Chronic fatigue syndrome,
also known as systemic exertion intolerance disease, is a condition that causes extreme, long-lasting fatigue
which can limit the ability to participate in ordinary, daily activities.
It generally occurs in young adults (20 to 40 years of age) and is twice as common in women.
The main symptom is disabling fatigue that does not improve with rest.
Other signs and symptoms may include muscle pain, joint pain, concentration and memory problems, headaches, sleep problems, fever, sore throat, and/or tender lymph nodes.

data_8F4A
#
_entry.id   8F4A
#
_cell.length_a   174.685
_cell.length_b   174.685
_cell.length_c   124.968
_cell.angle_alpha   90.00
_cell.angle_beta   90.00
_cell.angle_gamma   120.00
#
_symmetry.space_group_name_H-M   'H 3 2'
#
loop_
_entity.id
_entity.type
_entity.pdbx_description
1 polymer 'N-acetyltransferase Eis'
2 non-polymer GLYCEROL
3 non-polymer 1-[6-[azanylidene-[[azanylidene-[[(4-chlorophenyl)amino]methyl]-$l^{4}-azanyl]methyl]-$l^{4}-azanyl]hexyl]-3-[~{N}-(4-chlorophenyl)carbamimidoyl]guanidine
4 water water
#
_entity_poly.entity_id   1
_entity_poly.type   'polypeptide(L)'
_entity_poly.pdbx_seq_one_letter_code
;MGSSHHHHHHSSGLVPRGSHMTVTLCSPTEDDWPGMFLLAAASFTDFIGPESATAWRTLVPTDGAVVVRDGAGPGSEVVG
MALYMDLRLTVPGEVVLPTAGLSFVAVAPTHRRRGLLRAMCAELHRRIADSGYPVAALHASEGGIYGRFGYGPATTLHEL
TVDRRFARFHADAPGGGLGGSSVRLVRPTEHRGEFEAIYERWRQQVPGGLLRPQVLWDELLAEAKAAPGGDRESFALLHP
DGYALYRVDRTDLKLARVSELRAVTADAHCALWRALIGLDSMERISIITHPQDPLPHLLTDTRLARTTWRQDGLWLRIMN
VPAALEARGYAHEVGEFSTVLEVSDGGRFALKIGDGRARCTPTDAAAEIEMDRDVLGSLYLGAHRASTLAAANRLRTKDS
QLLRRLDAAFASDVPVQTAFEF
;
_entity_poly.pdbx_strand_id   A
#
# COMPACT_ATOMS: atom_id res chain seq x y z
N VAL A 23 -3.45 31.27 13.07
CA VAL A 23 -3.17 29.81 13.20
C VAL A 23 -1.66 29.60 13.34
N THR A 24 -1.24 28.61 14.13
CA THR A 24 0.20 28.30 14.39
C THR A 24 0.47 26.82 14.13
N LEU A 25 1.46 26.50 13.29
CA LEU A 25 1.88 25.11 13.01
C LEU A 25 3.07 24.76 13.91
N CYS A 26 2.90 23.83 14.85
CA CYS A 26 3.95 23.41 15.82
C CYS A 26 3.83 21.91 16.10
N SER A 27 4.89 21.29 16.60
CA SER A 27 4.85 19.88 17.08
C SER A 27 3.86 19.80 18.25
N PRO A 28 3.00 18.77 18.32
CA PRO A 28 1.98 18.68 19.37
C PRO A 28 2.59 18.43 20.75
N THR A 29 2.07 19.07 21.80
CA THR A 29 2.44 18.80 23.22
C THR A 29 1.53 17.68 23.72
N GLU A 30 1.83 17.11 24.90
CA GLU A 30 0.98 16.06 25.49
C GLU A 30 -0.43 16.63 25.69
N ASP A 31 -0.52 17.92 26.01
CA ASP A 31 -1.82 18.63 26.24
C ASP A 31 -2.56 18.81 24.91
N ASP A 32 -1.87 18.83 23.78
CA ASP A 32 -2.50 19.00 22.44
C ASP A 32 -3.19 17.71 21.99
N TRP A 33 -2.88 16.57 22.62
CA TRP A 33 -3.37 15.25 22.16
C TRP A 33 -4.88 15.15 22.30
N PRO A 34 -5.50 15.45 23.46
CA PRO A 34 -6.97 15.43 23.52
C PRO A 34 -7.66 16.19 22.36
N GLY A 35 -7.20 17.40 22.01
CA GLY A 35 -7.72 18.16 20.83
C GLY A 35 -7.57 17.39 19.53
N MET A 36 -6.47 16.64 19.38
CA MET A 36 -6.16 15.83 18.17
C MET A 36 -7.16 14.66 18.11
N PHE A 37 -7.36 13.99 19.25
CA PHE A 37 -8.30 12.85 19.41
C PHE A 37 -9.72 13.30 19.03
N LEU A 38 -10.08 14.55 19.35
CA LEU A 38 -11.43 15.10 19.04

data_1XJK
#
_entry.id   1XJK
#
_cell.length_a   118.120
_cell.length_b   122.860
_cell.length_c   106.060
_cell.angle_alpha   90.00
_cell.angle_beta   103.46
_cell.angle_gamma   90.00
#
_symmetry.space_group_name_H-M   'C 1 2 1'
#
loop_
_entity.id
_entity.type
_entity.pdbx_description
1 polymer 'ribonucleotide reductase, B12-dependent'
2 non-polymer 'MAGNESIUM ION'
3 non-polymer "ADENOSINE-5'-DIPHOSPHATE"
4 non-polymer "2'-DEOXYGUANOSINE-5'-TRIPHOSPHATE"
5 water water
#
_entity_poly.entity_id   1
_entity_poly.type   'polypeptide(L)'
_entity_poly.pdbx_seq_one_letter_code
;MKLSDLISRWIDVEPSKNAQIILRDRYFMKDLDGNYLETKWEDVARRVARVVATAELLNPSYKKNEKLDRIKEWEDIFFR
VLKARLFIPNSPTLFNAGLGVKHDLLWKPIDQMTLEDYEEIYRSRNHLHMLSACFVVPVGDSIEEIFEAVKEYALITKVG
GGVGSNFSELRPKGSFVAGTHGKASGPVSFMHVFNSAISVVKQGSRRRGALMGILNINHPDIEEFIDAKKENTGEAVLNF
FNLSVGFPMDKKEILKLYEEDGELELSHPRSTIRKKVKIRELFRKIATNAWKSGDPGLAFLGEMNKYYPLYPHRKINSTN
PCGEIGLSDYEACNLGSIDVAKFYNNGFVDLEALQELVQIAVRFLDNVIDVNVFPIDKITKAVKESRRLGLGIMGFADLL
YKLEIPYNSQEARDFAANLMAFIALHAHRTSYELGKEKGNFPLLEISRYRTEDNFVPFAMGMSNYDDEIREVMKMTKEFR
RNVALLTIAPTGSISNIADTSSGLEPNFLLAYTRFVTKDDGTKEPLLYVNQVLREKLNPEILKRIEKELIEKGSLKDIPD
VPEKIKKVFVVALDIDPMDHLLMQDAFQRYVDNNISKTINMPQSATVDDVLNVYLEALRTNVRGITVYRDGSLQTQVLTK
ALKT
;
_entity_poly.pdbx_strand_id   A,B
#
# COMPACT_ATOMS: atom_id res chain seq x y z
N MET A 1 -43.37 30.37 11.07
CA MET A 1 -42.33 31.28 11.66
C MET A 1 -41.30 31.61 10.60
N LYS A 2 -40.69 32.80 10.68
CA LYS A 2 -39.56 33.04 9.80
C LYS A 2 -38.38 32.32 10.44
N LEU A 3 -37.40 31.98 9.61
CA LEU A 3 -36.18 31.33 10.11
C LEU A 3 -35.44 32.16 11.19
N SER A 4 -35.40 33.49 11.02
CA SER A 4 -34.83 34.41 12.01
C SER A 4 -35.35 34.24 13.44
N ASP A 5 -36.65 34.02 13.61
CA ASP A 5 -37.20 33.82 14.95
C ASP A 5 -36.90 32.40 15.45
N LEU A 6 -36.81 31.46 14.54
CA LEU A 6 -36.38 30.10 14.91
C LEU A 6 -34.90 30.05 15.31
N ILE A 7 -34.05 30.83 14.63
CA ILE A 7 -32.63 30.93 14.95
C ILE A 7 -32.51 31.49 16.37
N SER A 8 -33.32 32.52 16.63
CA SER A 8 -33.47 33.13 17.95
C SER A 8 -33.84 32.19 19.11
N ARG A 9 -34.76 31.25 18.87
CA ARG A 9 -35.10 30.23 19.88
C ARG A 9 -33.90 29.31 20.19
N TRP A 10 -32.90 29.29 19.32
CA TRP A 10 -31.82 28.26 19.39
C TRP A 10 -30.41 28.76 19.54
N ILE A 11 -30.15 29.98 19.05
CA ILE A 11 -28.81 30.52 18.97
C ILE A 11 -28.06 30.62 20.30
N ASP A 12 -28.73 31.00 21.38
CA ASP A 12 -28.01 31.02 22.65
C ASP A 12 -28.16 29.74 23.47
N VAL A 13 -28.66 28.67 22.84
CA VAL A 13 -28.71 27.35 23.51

The exact cause is not known.
Symptoms are similar to many conditions that need to be ruled out; the diagnosis is often delayed and patients are frequently misunderstood. There is still no cure for this condition but there are several clinical trials
. Current treatment consists of cognitive and/or behavioral therapy and focuses on improving symptoms.
There is controversy and debate in the medical literature about the relationship between myalgic encephalomyelitis
and chronic fatigue syndrome and there is no consensus on nomenclature or classification for these disorders. Different countries, organizations, and researchers continue to use different names to describe these conditions.
Last updated: 7/19/2016